Drug overdose deaths reached record levels nationwide during the Covid-19 pandemic, and research published Tuesday suggests an outsized effect on pregnant and recently pregnant people.
“We’ve made a lot of progress in better understanding addiction as a disease. But when it comes to pregnant and parenting people, it’s still an incredibly stigmatized issue,” said Emilie Bruzelius, a researcher at the Columbia University Mailman School of Public Health and co-author of the study. “It’s really important that pregnant people aren’t overlooked in some of the programs and policies that are being put in place to address overdose.”
In the new study, Bruzelius and Dr. Silvia Martins, director of Columbia University’s Substance Use Epidemiology Unit, tracked trends in the overdose mortality rate from 2017 to 2020 among both pregnant and postpartum people and compared that to others of reproductive age, between 15 and 44.
They found that the overdose mortality rate among pregnant and postpartum people has been lower than the rate for others of reproductive age, but it’s increasing faster for those who are pregnant or within one year of giving birth.
In 2020, there were about 12 pregnancy-associated overdose deaths for every 100,000 births — a 46% spike in one year and an 81% increase since 2017.
There were about 20 deaths for every 100,000 people in the broader reproductive age group, but the rate grew more slowly, increasing 38% since 2017.
Pregnancy-associated deaths are different from maternal mortality, in that they capture deaths among pregnant or recently pregnant people from all causes and not just those that are found to be directly related to pregnancy. Data like this has only been consistently available since 2017, when all 50 states included a checkbox on death certificates to indicate whether the individual was pregnant or postpartum at the time of death.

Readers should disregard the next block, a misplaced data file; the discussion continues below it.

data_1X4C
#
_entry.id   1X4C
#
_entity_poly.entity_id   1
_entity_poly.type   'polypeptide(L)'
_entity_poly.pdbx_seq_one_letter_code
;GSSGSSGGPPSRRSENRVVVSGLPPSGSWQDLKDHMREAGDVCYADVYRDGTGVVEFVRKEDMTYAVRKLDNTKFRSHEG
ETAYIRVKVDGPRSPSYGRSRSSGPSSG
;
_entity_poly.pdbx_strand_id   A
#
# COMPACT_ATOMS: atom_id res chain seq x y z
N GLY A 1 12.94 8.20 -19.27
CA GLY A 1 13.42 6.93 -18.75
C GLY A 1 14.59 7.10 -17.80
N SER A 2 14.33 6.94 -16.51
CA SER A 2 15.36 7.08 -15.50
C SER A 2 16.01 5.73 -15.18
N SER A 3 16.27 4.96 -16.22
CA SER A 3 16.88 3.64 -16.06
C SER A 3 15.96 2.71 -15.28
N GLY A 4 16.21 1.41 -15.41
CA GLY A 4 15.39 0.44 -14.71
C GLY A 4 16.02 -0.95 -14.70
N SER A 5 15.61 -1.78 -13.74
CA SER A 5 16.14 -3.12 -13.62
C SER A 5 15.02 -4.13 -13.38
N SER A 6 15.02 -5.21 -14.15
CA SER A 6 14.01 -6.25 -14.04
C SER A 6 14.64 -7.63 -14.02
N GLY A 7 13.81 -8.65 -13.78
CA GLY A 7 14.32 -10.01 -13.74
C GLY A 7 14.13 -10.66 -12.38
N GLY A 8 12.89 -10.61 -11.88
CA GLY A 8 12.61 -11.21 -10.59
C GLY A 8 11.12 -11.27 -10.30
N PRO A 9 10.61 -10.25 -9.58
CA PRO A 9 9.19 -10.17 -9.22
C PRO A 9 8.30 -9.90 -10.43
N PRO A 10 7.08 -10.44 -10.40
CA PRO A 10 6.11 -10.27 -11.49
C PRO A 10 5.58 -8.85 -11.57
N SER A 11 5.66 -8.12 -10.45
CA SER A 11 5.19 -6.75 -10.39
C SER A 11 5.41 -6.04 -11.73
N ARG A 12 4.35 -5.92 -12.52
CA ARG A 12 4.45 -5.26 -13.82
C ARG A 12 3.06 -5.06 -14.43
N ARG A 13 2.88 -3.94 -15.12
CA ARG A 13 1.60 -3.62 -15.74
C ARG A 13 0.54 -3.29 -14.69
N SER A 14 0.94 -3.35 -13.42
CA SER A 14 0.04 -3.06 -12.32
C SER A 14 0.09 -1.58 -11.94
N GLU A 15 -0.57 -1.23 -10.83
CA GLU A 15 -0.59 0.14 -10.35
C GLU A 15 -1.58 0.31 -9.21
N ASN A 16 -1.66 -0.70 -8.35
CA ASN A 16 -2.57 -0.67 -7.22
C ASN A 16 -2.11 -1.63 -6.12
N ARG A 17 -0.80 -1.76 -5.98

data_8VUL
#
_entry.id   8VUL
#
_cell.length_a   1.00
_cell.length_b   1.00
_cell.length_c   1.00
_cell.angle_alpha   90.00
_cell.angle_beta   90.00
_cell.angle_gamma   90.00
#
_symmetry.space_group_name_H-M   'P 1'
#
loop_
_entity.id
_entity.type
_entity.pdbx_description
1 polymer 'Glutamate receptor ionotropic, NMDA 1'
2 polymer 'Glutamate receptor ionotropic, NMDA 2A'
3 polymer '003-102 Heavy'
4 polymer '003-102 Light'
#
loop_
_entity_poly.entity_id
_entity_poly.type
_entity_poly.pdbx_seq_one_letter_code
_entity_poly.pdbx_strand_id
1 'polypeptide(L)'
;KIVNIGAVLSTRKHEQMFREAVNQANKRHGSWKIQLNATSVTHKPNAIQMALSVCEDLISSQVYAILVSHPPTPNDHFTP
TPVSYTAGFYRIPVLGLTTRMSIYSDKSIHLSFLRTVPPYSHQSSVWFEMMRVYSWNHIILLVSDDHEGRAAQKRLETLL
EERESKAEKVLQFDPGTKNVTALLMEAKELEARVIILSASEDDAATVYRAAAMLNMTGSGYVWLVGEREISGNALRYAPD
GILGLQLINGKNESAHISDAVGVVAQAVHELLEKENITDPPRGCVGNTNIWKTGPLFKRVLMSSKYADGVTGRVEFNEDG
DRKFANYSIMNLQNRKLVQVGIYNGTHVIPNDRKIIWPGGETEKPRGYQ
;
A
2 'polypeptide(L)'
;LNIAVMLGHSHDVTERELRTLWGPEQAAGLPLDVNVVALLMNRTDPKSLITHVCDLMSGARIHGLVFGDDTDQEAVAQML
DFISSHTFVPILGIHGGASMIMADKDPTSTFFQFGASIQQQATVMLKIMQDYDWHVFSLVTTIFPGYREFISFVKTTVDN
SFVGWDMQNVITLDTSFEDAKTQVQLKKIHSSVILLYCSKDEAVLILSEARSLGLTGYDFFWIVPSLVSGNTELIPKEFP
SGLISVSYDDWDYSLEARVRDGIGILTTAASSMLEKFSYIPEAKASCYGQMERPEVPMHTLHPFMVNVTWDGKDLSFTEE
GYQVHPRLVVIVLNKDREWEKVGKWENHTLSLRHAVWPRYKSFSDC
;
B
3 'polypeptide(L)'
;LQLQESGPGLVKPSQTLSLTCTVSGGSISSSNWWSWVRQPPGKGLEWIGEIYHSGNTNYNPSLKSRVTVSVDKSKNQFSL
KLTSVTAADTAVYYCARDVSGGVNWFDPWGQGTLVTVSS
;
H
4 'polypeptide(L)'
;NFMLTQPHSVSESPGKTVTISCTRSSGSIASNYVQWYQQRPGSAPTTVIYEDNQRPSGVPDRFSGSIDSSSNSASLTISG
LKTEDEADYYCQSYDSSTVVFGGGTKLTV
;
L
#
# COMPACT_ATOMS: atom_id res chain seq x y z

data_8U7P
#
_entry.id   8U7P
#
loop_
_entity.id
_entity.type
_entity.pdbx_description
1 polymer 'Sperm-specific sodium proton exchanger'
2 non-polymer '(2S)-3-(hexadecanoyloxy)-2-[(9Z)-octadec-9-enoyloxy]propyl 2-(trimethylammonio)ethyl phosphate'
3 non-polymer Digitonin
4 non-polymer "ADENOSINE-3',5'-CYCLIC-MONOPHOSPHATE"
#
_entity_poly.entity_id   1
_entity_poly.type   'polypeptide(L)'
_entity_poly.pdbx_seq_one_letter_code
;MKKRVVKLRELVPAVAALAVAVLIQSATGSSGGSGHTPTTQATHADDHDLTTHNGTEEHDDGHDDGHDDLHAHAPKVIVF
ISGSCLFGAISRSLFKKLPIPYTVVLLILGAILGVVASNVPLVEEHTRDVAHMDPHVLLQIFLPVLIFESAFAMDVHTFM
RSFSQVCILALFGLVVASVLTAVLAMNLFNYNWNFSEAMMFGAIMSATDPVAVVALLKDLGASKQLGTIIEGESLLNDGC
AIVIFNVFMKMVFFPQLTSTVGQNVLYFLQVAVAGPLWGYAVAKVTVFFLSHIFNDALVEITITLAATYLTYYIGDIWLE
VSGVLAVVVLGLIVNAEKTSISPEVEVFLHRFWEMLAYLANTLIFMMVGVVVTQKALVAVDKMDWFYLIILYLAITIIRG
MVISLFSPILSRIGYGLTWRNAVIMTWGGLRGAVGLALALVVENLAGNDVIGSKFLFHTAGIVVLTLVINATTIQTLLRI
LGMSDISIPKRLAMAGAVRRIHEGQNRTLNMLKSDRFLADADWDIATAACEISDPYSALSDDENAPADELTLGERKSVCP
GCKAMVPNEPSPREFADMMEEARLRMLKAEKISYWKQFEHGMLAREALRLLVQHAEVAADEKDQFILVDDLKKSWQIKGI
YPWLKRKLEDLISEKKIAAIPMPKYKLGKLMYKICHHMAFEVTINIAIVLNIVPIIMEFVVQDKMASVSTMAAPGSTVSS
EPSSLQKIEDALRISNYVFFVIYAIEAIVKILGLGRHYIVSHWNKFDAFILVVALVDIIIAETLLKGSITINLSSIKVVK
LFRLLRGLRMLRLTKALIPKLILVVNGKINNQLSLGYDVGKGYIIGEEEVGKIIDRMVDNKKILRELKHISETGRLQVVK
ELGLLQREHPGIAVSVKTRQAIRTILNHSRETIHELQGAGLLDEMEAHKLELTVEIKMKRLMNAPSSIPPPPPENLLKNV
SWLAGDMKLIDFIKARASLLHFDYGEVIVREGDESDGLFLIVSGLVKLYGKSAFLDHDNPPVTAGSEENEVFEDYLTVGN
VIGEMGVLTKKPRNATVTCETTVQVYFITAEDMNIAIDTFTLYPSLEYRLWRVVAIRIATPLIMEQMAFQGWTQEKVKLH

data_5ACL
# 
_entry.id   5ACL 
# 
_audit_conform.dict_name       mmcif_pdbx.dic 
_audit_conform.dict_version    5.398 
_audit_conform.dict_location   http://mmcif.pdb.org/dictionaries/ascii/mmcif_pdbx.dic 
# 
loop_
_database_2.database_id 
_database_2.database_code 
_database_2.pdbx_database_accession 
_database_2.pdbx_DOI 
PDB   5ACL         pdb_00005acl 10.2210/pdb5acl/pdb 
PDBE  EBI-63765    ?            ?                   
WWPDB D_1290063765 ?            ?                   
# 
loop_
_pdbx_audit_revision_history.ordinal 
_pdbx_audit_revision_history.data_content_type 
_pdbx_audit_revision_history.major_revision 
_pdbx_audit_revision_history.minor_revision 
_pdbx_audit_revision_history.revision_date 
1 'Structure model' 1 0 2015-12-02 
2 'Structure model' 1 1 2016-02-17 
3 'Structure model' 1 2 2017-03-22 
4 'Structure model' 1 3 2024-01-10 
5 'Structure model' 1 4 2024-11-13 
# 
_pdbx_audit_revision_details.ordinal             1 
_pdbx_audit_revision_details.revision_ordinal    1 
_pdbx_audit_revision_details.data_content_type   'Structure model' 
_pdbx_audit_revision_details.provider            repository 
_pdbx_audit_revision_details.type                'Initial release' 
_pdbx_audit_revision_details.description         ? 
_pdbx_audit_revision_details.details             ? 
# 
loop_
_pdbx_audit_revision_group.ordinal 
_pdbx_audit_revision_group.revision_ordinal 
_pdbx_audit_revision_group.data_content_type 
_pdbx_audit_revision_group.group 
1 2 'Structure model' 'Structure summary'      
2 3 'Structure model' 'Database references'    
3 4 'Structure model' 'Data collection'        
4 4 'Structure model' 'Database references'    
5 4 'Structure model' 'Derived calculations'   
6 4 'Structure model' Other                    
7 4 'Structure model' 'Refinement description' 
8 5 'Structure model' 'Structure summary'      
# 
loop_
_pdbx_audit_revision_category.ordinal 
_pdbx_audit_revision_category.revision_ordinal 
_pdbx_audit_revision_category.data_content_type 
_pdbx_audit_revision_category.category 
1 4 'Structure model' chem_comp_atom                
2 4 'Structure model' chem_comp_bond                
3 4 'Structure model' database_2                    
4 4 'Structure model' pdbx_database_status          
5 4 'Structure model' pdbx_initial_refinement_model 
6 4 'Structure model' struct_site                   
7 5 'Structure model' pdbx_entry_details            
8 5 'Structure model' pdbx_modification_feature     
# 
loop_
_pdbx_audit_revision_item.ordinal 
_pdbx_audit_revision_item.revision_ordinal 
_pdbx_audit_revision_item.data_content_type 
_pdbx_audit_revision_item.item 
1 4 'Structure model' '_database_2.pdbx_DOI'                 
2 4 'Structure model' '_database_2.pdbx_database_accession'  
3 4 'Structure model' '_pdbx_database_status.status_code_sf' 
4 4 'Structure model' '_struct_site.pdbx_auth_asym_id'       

The lack of reliable information on pregnancy-associated overdose deaths has made it challenging to delve into how and why trends might be different for this group compared with others, Bruzelius said.
“Moving forward, now that all states have implemented this pregnancy checkbox, hopefully we’ll have better information to track these trends overall and make better decisions on programs and policies that could try to mitigate some of these trends.”
Barriers to treatment
Experts say that pregnant and parenting people can experience harmful discrimination when seeking treatment for substance-use disorder. And other unique barriers to access — such as medical needs while pregnant or child care after birth — can keep them away from care and at higher risk for a fatal overdose.
“Everybody that walks through our door cares about their health. But they’re scared to walk in our door because the stigma and the discrimination that they are facing in society — and sometimes in health care — is overwhelming,” said Hendrée Jones, executive director for UNC Horizons, a substance use disorder treatment program specifically for pregnant or parenting women and their children based out of the University of North Carolina School of Medicine.